Ramadan is the month that almost every Muslim in the world looks forward to – the month when you get to recant your sins and ask god forgiveness. But beyond that, Ramadan is the month of charity, unity, and genuine generosity.
Many charities and non-profit organizations use TV commercials and other marketing tools to call for much needed donations. They ask for clothing, food, medication and money to help out the homeless and the people living below the poverty line and we, as a society and regardless of our religious beliefs, respond to that.
Whether it’s through donations to a variety of charity organizations or simple acts of kindness towards strangers, we find a way to give back and simply honor the needs of those who are less fortunate than we are.
However once Ramadan is over and we no longer have constant reminders plastered on our television screens, the majority of donations are no longer provided and here’s exactly where we fall short.
According to the UN Food Program (WFP) and the International Food Policy Research Institute (IFPRI) there are currently 13.7 million Egyptians that suffer from food insecurity – 3.5 million of whom live in Cairo alone.
The Egyptian government’s Central Agency for Public Mobilization and Statistics (CAPMAS) reported that the country’s poverty rate has increased in the past 4 years and it estimates that the number of Egyptians living below the poverty line has reached 26.3% in urban areas and 58% in rural areas.
The rapid growth of this issue attracted national and international attention in recent years and there are many NGOs as well as governmental organizations that are trying to tackle down the problem.
There are numerous organizations that do plenty of work with the very small amounts of money they are given. Organizations like the Hope Village Society which focuses on the rescue and rehabilitation of homeless children and The Egyptian Food Bank which is dedicated to feeding the poor are in desperate need for public awareness because they rely solely on donations and sponsorship.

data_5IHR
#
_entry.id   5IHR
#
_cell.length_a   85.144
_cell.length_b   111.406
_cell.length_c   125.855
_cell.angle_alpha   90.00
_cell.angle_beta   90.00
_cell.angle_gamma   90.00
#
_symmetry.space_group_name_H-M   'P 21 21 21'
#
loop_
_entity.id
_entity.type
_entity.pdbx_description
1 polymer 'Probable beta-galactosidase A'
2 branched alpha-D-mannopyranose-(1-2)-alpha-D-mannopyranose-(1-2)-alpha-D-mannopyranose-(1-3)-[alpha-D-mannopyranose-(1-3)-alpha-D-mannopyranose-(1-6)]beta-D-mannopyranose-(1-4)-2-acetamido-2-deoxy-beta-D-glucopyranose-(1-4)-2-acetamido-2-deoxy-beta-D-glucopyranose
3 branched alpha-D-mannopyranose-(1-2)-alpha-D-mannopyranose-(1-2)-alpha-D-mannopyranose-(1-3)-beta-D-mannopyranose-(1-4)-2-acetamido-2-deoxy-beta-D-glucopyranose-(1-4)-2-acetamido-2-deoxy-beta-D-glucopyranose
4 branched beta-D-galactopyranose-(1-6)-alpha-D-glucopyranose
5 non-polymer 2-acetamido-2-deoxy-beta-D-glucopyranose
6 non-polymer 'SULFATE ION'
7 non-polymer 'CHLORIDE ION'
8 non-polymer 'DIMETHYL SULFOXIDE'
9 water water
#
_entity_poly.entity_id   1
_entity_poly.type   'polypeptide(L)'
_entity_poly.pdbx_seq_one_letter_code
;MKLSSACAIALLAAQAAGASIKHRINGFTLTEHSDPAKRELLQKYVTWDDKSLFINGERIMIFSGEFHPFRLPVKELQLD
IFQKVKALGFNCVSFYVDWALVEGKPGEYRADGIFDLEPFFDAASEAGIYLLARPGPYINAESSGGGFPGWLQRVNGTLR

Nevertheless, we still need to have some sort of alternative solution. All Egyptian communities must mobilize and take action. Perhaps by starting individual projects and initiatives to feed the homeless and the poor on our very own streets and blocks – taking turns and feeding them by creating food stands that don’t shut down once Ramadan is over but is constantly there. For example, make it a point to feed a homeless person on your way to work or school and encourage your friends, family and neighbors to do the same: something as simple as bag full sandwiches provided by a capable person to an incapable person would do the deed.
Another simple idea can be adapted from a man in Saudi Arabia who put a fridge outside his home and urged his neighbors to donate left over food to feed the poor and the homeless.
Additionally, children are very impressionable and tend to imitate their parents’ actions. They learn at a very young age how to act and react to things and therefore we must show them that we all have social responsibilities and we must teach them to make due with theirs. They must learn that their very existence is essential to their community by encouraging them to be kind and generous to the poor and needy.
Being kind and generous shouldn’t have a time frame or an expiration date because a simple deed can go a very long way in a person’s life. What we do as individuals and as a society matters and we make the conscious choice and decision to either help out or turn a blind eye.
The solution to this major dilemma our society is currently facing does not have to be extravagant and over the top. The solution to this dilemma is minor acts done by those who are dedicated and empathetic enough to make a lasting change.